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My name is Oren Eini
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NHProf.com downtime, and using windows as a server system

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Yesterday nhprof.com was down, there was a YSOD and when I logged into the server to try to figure out what the problem was, I got this:


The server has been running with no issues for over a year, so it is not an issue with not activating after installation. This is a Windows 2008 Server, and I find it incovievable that a server would go down because of activation. To spread more salt on the wound, it wasn’t a problem that could be fixed remotely, I had to call my host and ask them to fix that (they did in a remarkably short time).




Use an operating system that doesn't require activation. Simple ;)

Arne Claassen

Reason why i develop in VS and deploy on Centos+mono


@Arne Claassen: How is the performance compared with a Windows server?


I've been working on an app and configuring hosting solutions in both rackspace and amazon clouds for the last few months. First time working with nix servers. I can't describe what a better experience it is than working with windows servers. It's really night and day.

Demis Bellot

Yeah I do the same, deploy on VS.Net and deploy on Nginx + FastCGI Mono on CentOS.

Haven't done any benchmarks but it runs pretty quick - this is a sample ajax website powered by mono webservices:

http://www.freelamusica.com/ (links to spotify so best viewed in europe)

Pretty stable as well, haven't had any crashes yet.

Ramon Smits

At least put some stuff about the visitor stats on your site before you write such stuff. Ofcourse it works but what about performance.

How many views per second do you achieve and how much memory does it require compared to a Windows 2008 webserver.

Demis Bellot

At least put some stuff about the visitor stats on your site before you write such stuff.

What stuff did I write? that it runs pretty quick? Should I have written that its quick enough for my needs?

I haven't benchmarked it because it doesn't affect my decision, I only have a linux dedicated host so the only way I could host it was on Mono. Nginx appears to be the fastest web server so I've configured it to use that. Even if I did care enough to benchmark it, it would be meaningless as my development pc has very different specs to my dedicated server.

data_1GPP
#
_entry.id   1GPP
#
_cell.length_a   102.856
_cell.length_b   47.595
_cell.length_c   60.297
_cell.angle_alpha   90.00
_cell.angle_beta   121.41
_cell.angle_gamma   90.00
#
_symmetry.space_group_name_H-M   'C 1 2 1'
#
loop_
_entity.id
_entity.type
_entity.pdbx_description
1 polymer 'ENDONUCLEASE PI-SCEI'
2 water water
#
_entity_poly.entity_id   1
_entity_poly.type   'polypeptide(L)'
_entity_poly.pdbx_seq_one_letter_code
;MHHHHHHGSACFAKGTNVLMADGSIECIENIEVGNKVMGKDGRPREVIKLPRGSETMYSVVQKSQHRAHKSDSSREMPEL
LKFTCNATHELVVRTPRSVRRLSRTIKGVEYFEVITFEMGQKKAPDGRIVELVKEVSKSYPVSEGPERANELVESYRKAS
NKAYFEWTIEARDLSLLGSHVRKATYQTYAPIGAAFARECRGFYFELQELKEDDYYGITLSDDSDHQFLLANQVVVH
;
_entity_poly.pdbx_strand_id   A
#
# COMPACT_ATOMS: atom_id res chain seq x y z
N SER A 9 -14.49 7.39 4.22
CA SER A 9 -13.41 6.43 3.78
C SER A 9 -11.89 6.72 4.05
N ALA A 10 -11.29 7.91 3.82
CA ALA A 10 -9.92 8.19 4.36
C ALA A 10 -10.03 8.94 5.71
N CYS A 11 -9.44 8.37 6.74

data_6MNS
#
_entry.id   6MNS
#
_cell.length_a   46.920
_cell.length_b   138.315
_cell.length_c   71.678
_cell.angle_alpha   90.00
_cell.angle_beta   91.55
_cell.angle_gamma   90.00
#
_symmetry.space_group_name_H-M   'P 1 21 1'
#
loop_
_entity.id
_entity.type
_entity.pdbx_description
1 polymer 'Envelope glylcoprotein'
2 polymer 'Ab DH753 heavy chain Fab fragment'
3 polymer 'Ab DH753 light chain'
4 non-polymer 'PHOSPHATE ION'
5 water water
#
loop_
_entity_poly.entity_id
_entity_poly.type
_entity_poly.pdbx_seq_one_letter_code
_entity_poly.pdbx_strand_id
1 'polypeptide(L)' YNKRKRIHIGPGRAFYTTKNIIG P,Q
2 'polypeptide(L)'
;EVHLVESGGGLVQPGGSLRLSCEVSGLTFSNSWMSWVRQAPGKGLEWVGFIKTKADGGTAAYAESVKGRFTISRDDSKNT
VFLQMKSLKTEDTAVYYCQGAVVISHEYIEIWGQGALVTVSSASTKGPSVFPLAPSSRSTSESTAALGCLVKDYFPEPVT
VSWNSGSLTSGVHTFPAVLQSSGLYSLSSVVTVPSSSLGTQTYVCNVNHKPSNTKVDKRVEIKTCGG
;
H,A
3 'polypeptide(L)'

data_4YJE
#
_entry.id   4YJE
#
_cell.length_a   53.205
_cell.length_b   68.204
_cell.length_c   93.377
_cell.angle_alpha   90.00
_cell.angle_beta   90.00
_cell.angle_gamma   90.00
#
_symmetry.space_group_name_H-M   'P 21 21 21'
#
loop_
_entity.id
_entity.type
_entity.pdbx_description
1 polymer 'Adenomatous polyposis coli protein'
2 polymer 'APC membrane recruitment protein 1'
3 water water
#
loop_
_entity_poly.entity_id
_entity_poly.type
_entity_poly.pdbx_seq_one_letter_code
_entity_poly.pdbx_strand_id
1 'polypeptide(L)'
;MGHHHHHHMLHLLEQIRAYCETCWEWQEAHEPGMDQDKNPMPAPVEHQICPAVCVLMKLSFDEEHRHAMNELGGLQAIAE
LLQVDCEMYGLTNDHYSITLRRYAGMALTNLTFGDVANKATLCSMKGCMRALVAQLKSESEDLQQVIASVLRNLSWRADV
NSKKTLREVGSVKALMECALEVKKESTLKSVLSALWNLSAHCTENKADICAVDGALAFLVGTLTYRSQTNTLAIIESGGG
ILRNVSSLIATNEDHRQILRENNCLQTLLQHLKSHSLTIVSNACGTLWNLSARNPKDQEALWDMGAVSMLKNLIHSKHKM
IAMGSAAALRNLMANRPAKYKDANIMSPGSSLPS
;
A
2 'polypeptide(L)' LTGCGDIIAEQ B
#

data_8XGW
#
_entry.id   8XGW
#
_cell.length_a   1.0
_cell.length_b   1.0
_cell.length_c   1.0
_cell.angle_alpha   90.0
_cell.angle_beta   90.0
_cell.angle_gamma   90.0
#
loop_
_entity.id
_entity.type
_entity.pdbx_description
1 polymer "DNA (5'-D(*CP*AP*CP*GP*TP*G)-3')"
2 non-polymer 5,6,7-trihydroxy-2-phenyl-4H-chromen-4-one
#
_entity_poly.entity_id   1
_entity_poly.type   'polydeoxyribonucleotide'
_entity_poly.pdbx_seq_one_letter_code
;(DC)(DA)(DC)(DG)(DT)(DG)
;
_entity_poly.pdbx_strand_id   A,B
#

Code-architecture is much more important than server platform anyway. You can swap out and deploy your software on a different host much easier than you re-write your application.

I actually do care about performance, which is why my hobby website works on top of a sharded architecture that employs a full-text index, and intelligent compressed front-line caching. I also use JSON web services which works inside a static Ajax website that uses compressed javascript, html and css (like gmail and google maps) for the best end-to-end performance.

If at anytime it ever gets popular to the effect that mono poses a problem than I can easily setup a windows server and change the url on my deployment script and have it hosted on windows.

Patrick McEvoy

We develop and deploy on linux and have been doing for over 2 years. We only use windows for IE testing. Windows servers are a joke compared to linux rock solid stability particularly from distros like Debian. This is why I think it's such a shame you've picked a windows only front end for nhprof.

@Ramon we do 40k+ page views a month with Clubhouse ( http://www.clubhouseapp.com) with apache/mod_mono. I can't give you direct performance comparisons but I'm sure you know there's more to picking a platform than performance afterall that's the point of this post. And of course being open source anyone can improve things themselves. Big missing things are garbage collection, but seriously should we be relying on GC?

Frans Bouma

@Patrick: any OS can be ruined by bad administration. calling windows 'a joke' shows you don't really have used windows server OS-es much. It's easy to get a lot of uptime on a windows box, just use a good firewall so you don't run the risk of having an open box with every security flaw, but that's the same with Linux which has many security flaws per month as well.